Why It’s Important to Attend Wakes and Funerals


When I was a freshman in college, my grandpa passed away suddenly. Making new friends and studying for my first exams took a back seat as I struggled through the loss of a dearly loved grandparent. I am forever grateful for the friends who supported me during that time. One of my childhood friends called me the day of the funeral Mass and said, “I was on my way to school this morning but I am turning around. I will see you at the funeral.” As you can imagine, that meant the world to me.

When a family member passes away, it is usually a given that we will attend the funeral services to honor their life and pray for their soul. However, when it comes to other people experiencing loss — friends, acquaintances and coworkers — we may let our hesitations get the better of us.

Death is uncomfortable. It can stir up many questions and feelings in our own hearts. It may bring up painful memories of our own losses — memories we don’t want to relive. We may be unsure what to say to a friend or coworker who just lost a loved one. But there are really good reasons to push past these hesitations and take the step to attend the funeral, anyway.

The services

Recently, a fellow millennial told me she has never attended a wake. I am sure she is not alone.  Wakes, memorials, funeral Masses, and burials are not something everyone has experienced, and it’s not always easy to know the differences between the types of services that people use to mark the death of a loved one. 

During a wake or visitation, family and friends gather in a funeral home, a church, or even a home. Typically the deceased person is in a casket, which may be open or closed. During this time, you can share your condolences with the family. Catholics will often pray the rosary during a wake.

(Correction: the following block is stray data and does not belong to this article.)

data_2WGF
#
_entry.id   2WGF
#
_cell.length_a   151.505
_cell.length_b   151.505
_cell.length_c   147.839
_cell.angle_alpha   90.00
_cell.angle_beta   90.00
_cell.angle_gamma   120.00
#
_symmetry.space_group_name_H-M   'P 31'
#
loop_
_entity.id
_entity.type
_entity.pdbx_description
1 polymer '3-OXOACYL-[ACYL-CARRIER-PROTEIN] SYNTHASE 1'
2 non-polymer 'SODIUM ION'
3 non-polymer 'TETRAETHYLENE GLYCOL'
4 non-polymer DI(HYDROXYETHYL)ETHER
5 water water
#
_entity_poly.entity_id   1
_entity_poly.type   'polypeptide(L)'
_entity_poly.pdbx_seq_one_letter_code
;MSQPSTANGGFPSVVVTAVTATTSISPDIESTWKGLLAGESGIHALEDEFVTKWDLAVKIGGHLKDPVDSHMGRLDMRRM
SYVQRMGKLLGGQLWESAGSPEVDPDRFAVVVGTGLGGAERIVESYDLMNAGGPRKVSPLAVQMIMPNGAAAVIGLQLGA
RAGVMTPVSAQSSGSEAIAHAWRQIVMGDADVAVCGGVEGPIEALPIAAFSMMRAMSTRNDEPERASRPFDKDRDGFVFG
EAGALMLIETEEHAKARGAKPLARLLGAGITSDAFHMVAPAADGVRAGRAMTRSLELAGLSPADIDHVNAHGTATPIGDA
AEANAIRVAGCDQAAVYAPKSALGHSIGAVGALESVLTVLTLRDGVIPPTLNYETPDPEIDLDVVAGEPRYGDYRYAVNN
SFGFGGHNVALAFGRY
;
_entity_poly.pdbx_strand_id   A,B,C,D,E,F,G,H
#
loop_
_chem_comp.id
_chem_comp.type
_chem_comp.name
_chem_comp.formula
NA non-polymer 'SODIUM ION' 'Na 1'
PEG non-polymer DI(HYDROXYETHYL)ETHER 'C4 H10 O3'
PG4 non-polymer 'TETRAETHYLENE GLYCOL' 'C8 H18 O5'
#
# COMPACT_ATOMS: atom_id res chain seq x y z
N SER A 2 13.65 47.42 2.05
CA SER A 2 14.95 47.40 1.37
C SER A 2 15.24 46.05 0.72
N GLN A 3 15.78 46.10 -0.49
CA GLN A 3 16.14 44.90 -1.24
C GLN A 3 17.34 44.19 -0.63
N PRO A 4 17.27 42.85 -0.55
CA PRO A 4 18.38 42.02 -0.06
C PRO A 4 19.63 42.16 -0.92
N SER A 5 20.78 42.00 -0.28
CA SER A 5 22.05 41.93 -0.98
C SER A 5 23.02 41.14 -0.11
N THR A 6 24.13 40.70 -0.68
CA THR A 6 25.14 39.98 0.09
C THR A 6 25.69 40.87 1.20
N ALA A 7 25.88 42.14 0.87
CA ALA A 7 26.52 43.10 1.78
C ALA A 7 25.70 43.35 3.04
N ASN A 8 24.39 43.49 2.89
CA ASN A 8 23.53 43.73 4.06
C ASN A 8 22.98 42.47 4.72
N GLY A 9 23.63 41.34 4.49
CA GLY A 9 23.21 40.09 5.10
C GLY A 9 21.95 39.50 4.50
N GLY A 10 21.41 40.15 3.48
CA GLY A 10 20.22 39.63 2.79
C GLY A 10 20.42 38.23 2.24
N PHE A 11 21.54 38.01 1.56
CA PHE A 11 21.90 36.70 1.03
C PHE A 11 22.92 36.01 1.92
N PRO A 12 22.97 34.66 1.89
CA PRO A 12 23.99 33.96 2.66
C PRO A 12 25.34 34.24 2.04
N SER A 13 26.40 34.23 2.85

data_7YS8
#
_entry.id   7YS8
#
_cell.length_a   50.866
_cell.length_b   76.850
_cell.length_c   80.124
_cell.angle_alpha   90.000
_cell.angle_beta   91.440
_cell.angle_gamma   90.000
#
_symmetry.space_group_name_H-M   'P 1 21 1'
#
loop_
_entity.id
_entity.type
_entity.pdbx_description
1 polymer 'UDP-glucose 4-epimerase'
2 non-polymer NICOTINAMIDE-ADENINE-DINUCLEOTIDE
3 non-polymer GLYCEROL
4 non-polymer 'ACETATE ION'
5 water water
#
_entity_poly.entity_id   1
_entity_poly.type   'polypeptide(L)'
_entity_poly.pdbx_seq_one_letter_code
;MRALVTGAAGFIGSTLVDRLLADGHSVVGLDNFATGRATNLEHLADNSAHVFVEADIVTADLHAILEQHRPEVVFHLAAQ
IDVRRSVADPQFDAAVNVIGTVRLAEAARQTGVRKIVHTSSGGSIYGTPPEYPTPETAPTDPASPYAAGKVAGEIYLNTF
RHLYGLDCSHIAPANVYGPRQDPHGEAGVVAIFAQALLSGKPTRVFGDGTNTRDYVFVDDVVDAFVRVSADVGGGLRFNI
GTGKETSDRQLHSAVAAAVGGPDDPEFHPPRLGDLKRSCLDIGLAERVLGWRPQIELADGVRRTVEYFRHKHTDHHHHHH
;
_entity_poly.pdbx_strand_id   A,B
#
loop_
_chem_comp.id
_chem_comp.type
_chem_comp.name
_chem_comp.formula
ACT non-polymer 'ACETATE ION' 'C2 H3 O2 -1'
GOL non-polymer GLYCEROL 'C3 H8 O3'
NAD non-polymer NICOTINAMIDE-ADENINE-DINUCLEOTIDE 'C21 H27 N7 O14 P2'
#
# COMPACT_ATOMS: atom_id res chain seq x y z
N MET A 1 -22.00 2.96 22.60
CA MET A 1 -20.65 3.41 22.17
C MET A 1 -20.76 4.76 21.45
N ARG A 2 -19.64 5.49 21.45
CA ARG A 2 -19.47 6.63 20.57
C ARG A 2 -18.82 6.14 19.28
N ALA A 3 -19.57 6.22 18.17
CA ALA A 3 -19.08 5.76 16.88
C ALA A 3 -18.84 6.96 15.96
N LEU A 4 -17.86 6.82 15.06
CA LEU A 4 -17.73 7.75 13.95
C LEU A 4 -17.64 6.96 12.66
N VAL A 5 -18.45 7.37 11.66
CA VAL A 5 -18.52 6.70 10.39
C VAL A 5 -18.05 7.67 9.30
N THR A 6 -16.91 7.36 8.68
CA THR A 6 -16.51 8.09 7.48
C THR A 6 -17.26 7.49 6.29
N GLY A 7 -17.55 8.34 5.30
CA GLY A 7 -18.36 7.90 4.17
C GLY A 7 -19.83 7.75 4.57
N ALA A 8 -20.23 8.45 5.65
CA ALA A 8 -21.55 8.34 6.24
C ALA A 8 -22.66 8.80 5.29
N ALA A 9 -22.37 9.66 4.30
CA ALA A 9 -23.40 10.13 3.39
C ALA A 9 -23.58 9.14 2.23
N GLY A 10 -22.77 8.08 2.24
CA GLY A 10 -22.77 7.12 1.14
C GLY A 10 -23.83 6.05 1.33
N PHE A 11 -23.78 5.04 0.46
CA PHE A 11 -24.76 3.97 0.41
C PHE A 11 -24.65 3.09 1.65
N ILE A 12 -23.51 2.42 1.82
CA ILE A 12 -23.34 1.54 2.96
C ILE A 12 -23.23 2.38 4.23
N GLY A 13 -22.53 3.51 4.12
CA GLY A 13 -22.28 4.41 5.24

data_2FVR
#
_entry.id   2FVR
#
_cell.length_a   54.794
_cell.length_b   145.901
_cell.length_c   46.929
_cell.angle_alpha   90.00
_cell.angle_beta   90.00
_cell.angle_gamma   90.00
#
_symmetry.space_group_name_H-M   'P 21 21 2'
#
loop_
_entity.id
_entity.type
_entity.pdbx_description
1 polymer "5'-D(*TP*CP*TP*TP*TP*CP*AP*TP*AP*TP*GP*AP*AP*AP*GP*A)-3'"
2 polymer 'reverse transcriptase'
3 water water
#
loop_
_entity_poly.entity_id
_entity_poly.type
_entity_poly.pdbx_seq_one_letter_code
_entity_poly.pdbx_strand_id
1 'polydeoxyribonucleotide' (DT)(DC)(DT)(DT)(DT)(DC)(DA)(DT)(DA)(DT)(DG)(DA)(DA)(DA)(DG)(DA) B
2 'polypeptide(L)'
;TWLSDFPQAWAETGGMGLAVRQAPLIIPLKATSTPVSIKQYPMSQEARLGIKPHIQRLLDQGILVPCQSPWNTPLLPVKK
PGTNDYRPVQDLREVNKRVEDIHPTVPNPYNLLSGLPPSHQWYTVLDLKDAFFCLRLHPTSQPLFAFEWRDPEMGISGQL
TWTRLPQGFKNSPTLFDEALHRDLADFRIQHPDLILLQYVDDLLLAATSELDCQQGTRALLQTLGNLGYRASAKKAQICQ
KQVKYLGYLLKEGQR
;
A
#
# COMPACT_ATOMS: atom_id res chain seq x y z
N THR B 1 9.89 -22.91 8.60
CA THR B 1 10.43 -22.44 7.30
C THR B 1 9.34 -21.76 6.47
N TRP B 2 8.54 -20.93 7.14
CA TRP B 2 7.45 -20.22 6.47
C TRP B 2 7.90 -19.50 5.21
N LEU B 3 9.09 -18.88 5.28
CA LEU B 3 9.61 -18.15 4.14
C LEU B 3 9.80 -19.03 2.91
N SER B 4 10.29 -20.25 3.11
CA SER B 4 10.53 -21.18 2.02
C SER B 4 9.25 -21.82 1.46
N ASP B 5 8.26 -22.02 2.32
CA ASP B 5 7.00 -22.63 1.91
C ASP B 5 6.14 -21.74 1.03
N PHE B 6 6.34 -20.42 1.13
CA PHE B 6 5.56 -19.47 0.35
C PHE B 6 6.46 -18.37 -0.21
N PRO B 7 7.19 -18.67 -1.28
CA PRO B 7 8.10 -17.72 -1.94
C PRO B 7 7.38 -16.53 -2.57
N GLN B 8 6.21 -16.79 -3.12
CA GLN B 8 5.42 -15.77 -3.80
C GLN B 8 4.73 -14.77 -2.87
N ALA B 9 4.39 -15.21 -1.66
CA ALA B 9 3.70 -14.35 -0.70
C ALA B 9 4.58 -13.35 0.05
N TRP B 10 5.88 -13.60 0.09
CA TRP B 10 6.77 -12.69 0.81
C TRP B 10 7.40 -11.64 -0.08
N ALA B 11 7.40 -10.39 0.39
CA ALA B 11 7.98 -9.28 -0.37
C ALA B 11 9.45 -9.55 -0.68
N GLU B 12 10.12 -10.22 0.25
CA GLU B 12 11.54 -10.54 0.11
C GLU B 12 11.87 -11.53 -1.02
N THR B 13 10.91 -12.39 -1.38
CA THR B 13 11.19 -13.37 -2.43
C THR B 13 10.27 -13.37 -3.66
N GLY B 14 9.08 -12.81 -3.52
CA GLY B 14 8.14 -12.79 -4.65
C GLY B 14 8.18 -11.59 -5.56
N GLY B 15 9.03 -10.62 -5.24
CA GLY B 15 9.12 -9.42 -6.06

A funeral, memorial service, or celebration of life is a structured event that may include prayers, Scripture readings, songs, stories about the deceased, and other forms of remembrance. It may be religious or non-religious. If the deceased was Catholic, the funeral might be in their parish church — in that case, it will be a Mass with the funeral rites included within the prayers and ritual.

During a burial service, the casket is placed in the ground or in a mausoleum. If the deceased is cremated, the ashes may also be placed in a mausoleum. While Catholics honor the dignity of the body by burying ashes together, people of other traditions might even scatter the ashes in a special place. These services are often private events for family and close friends — for example, not everyone attending a Catholic funeral Mass will journey out to the cemetery afterward to bury the body.


If you look at the Latin root of the word compassion you find two words. “Com” means with and “pati” means suffer. So the literal translation of compassion is “to suffer with.”

One beautiful way to show compassion is to attend the services held for the deceased. By showing up, you express your openness to “suffer with” your friends during this difficult time. You can offer these simple expressions to show support: “I’m praying for you and your family;” “I am so sorry for your loss;” “Let me know if you need anything.” 

(Then follow up a day or two later to see what you can do for your friend — don’t wait for them to reach out to ask for help.)

Grief doesn’t have preset start and end dates. Checking in, listening, and accepting our friend’s pain — in the short and long term — is another layer of “suffering with” our friends.


The primary reason to attend funeral services is to support those who are suffering. As Catholics, we also attend to pray for the soul of the deceased. There is an additional reason to attend, however: it’s good for you.

It’s good for us to face death and all that’s uncomfortable about it. It’s good to be reminded that heaven and hell are real. It’s good to examine our own lives and see if we are living to our full potential. It’s good to consider how we hope to be remembered when we die.

Funeral services are an opportunity to refocus on what matters in the end: how well we are living, loving, and following God during our limited time on earth.

Life has not ended, it has simply changed

Next time you find yourself at a funeral Mass, listen for this: “Lord, for your faithful people, life is changed, not ended.” This beautiful line points us beyond the here and now to the hope of heaven.

Death is not the end. It’s the potential beginning of sharing eternal life with God. And yet, for those left behind, death can be a cause of great sorrow and sadness. Be the kind of person who steps into that space and accompanies someone experiencing loss. Attend the services, show true compassion, and allow your own life to be transformed by the experience.

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